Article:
Vernadsky’s Ideas and LaRouchian Economics
The first panel was titled, “Vernadsky’s Revolution in Science and Thought.”
Dennis Speed of the Schiller Institute, the moderator of the entire symposium, opened the proceedings with a video clip of a speech by Lyndon LaRouche to a seminar of economists, political activists, and scientists in Germany from May 4, 2001. Speed emphasized:
This conference is carried out as a re-assertion of the practice of independent, free inquiry into science, and a celebration of the human creative process. It’s also intended to provoke a discussion for the need for a new world strategic and development architecture at a level far above, and therefore liberated from, the failed, addictive ideological constraints that have launched the world on a path of self-destruction from which we must rapidly retreat.
Speed outlined how Vernadsky’s revolutionary approach to the evolution and development of the biosphere—including man’s creative capacity to engage with and transform the biosphere to increasing capabilities for energy throughput—was congruent with LaRouche’s approach to physical economy: Both acknowledged the crucial role of mankind’s unique creativity to create new resources; both were profoundly anti-Malthusian, asserting that there are no limits to growth. This is a world-view steeped in cultural optimism.
LaRouche was aware of Vernadsky’s work, and brought his ideas to a whole generation of young people, writing several books, including The Economics of the Noösphere and Earth’s Next Fifty Years, along with numerous articles and conference presentations.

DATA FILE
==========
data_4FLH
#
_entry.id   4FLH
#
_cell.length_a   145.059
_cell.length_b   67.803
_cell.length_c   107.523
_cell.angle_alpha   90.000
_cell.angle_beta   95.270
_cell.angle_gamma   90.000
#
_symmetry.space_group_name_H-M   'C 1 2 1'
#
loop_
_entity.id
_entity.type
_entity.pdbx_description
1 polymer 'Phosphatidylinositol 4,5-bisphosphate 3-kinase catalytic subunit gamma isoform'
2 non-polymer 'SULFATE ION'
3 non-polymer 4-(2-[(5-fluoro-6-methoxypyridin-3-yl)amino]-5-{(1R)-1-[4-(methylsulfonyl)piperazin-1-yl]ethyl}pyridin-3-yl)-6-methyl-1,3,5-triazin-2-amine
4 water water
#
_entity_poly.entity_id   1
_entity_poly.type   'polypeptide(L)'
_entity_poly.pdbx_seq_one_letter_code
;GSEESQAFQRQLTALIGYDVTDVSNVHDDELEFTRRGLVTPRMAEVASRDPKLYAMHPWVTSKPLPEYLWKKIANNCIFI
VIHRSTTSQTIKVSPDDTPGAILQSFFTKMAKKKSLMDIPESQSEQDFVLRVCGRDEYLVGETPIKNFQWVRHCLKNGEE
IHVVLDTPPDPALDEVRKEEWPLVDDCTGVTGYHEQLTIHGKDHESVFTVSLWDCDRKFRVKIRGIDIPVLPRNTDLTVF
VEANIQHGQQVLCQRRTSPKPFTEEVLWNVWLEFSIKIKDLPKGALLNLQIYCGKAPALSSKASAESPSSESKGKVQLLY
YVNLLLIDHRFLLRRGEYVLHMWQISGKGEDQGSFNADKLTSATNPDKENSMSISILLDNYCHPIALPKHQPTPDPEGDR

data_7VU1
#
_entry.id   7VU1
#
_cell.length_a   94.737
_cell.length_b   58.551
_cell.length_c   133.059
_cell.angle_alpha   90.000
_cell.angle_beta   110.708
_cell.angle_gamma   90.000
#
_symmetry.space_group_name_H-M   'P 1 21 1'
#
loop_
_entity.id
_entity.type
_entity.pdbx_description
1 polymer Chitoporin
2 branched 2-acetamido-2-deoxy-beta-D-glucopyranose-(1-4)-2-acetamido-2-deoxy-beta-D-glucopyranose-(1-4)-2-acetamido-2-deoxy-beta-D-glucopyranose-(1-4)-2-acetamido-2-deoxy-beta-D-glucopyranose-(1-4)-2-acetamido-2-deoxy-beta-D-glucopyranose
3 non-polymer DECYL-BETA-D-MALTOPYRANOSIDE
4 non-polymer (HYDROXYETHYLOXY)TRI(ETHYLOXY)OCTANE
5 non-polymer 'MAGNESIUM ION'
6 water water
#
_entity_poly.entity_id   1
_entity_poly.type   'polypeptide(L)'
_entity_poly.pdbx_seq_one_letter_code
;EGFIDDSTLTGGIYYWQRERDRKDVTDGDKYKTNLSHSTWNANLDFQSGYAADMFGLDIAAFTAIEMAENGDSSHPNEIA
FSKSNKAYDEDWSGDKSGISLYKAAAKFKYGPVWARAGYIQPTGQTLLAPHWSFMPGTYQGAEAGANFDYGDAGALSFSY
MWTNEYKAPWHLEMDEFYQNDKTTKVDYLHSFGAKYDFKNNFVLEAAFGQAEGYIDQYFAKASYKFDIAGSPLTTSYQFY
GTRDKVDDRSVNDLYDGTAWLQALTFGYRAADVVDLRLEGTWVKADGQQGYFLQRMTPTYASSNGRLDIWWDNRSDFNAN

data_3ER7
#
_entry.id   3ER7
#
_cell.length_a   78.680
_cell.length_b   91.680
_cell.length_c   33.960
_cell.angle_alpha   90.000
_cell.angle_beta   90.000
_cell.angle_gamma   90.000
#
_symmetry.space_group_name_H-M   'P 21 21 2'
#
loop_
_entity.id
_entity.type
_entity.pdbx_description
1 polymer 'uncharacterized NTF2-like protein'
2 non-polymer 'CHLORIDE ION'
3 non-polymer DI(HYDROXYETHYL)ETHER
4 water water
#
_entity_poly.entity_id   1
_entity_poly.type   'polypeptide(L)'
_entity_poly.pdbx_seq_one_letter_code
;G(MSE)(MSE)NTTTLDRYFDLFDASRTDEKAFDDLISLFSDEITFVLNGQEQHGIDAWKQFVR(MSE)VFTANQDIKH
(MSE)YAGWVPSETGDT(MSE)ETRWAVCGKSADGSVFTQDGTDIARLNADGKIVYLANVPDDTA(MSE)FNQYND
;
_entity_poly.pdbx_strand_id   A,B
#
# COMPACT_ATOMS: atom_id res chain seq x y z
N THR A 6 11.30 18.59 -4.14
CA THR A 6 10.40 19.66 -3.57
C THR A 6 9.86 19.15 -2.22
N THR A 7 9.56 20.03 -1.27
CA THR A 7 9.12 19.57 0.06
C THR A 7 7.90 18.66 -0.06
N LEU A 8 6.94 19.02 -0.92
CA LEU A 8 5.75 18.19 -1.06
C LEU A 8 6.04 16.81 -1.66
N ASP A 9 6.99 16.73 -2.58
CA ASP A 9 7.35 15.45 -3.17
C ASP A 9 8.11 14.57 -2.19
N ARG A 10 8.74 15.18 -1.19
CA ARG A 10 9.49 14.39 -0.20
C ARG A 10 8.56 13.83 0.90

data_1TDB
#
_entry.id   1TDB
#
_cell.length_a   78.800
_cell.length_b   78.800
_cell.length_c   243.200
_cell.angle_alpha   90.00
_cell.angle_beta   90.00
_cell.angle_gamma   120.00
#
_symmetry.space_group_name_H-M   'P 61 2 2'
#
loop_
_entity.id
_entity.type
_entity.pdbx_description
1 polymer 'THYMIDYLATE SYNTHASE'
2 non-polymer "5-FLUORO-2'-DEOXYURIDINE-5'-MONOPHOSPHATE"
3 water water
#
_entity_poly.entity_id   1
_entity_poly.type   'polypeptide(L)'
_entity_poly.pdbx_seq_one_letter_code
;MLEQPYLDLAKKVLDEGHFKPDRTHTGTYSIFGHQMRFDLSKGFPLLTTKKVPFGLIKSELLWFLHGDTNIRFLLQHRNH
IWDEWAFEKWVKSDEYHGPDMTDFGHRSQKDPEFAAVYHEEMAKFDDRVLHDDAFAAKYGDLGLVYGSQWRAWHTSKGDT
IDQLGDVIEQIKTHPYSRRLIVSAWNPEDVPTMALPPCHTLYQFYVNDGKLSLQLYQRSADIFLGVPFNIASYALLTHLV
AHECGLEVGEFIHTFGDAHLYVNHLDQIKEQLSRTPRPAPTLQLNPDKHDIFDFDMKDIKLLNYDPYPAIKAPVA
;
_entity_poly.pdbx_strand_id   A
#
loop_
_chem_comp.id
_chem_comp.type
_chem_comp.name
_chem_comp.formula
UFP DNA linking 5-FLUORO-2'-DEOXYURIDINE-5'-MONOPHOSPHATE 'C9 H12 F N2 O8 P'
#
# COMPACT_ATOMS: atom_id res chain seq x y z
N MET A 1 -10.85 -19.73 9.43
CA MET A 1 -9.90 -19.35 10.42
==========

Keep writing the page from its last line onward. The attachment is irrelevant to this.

In the 2001 presentation, shown by video, Lyndon LaRouche had outlined how the development of the Eurasian land mass wasn’t just about building high-speed railroads, or a “new Silk Road”; rather, that these areas would be—
[corridors of development] up to 100 kilometers in width, from the Atlantic to the Pacific, going in various directions. Along these routes, as we did in the United States with the Transcontinental Railroad, the area on either side of the transportation axis becomes immediately, in and of itself, a sustainable area of economic development. [It is] the greatest single opportunity before all mankind for development. This requires some revolutionary changes in the way we think about things. This means that we would be engaged in the greatest change in the environment in the history of mankind.
LaRouche incorporated Vernadsky’s understanding of biogeochemistry into his own idea of physical economy. Vernadsky defined three principles which define how man interacts with his environment. One is non-living processes, the second the principle of life—living processes which can never be generated by physical processes alone—and the third is the “noösphere”—mankind’s unique capability—
of making discoveries of universal physical principle, discoveries we can validate in known experimental ways. By applying these principles, we increase our power in the universe, in ways that can be measured physically, per capita and per square kilometer. We can measure this in terms of the demographic effect of this kind of action. That is, does the human species improve its life expectancy, its power to exist in the universe, as a result of this?
If it does, that is good. Mankind’s primary mastery of nature has occurred in terms of his mastery and development of the biosphere. So actually, the biosphere—including what we call basic economic infrastructure such as waterways, power systems, transportation systems, the development of good cities—these are natural products of cognition which are reflected as improvements in the biosphere.
Mankind as a Geological Force